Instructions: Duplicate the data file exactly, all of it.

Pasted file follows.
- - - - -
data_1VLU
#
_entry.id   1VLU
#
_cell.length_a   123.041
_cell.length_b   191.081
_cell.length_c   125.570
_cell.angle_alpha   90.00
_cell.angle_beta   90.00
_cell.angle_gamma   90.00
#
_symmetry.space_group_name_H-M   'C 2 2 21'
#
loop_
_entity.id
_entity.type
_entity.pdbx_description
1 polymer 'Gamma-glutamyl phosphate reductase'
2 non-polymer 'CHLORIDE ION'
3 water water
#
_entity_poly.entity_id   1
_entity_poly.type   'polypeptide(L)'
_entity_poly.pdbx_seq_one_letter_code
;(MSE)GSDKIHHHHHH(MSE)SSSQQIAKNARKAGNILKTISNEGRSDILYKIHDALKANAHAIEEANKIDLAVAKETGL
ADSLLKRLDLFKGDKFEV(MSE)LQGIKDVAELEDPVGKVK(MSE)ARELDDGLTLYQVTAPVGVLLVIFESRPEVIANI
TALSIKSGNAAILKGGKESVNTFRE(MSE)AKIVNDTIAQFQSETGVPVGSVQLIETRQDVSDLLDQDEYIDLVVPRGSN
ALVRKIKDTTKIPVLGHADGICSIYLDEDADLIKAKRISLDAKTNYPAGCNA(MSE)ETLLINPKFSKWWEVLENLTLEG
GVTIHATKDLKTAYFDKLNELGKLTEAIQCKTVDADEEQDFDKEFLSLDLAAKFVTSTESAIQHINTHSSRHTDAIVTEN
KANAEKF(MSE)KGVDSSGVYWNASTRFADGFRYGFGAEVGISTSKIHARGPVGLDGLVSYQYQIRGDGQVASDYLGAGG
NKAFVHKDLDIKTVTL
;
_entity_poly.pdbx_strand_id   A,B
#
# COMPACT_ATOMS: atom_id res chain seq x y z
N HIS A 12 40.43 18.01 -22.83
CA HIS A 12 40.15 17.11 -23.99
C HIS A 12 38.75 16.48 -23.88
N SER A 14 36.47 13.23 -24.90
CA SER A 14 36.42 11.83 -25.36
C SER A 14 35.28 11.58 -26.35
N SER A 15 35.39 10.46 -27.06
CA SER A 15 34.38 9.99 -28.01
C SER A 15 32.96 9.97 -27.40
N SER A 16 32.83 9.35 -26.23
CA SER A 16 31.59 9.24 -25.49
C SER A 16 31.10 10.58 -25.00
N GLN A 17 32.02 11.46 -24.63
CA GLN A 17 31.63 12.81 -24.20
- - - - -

data_1VLU
#
_entry.id   1VLU
#
_cell.length_a   123.041
_cell.length_b   191.081
_cell.length_c   125.570
_cell.angle_alpha   90.00
_cell.angle_beta   90.00
_cell.angle_gamma   90.00
#
_symmetry.space_group_name_H-M   'C 2 2 21'
#
loop_
_entity.id
_entity.type
_entity.pdbx_description
1 polymer 'Gamma-glutamyl phosphate reductase'
2 non-polymer 'CHLORIDE ION'
3 water water
#
_entity_poly.entity_id   1
_entity_poly.type   'polypeptide(L)'
_entity_poly.pdbx_seq_one_letter_code
;(MSE)GSDKIHHHHHH(MSE)SSSQQIAKNARKAGNILKTISNEGRSDILYKIHDALKANAHAIEEANKIDLAVAKETGL
ADSLLKRLDLFKGDKFEV(MSE)LQGIKDVAELEDPVGKVK(MSE)ARELDDGLTLYQVTAPVGVLLVIFESRPEVIANI
TALSIKSGNAAILKGGKESVNTFRE(MSE)AKIVNDTIAQFQSETGVPVGSVQLIETRQDVSDLLDQDEYIDLVVPRGSN
ALVRKIKDTTKIPVLGHADGICSIYLDEDADLIKAKRISLDAKTNYPAGCNA(MSE)ETLLINPKFSKWWEVLENLTLEG
GVTIHATKDLKTAYFDKLNELGKLTEAIQCKTVDADEEQDFDKEFLSLDLAAKFVTSTESAIQHINTHSSRHTDAIVTEN
KANAEKF(MSE)KGVDSSGVYWNASTRFADGFRYGFGAEVGISTSKIHARGPVGLDGLVSYQYQIRGDGQVASDYLGAGG
NKAFVHKDLDIKTVTL
;
_entity_poly.pdbx_strand_id   A,B
#
# COMPACT_ATOMS: atom_id res chain seq x y z
N HIS A 12 40.43 18.01 -22.83
CA HIS A 12 40.15 17.11 -23.99
C HIS A 12 38.75 16.48 -23.88
N SER A 14 36.47 13.23 -24.90
CA SER A 14 36.42 11.83 -25.36
C SER A 14 35.28 11.58 -26.35
N SER A 15 35.39 10.46 -27.06
CA SER A 15 34.38 9.99 -28.01
C SER A 15 32.96 9.97 -27.40
N SER A 16 32.83 9.35 -26.23
CA SER A 16 31.59 9.24 -25.49
C SER A 16 31.10 10.58 -25.00
N GLN A 17 32.02 11.46 -24.63
CA GLN A 17 31.63 12.81 -24.20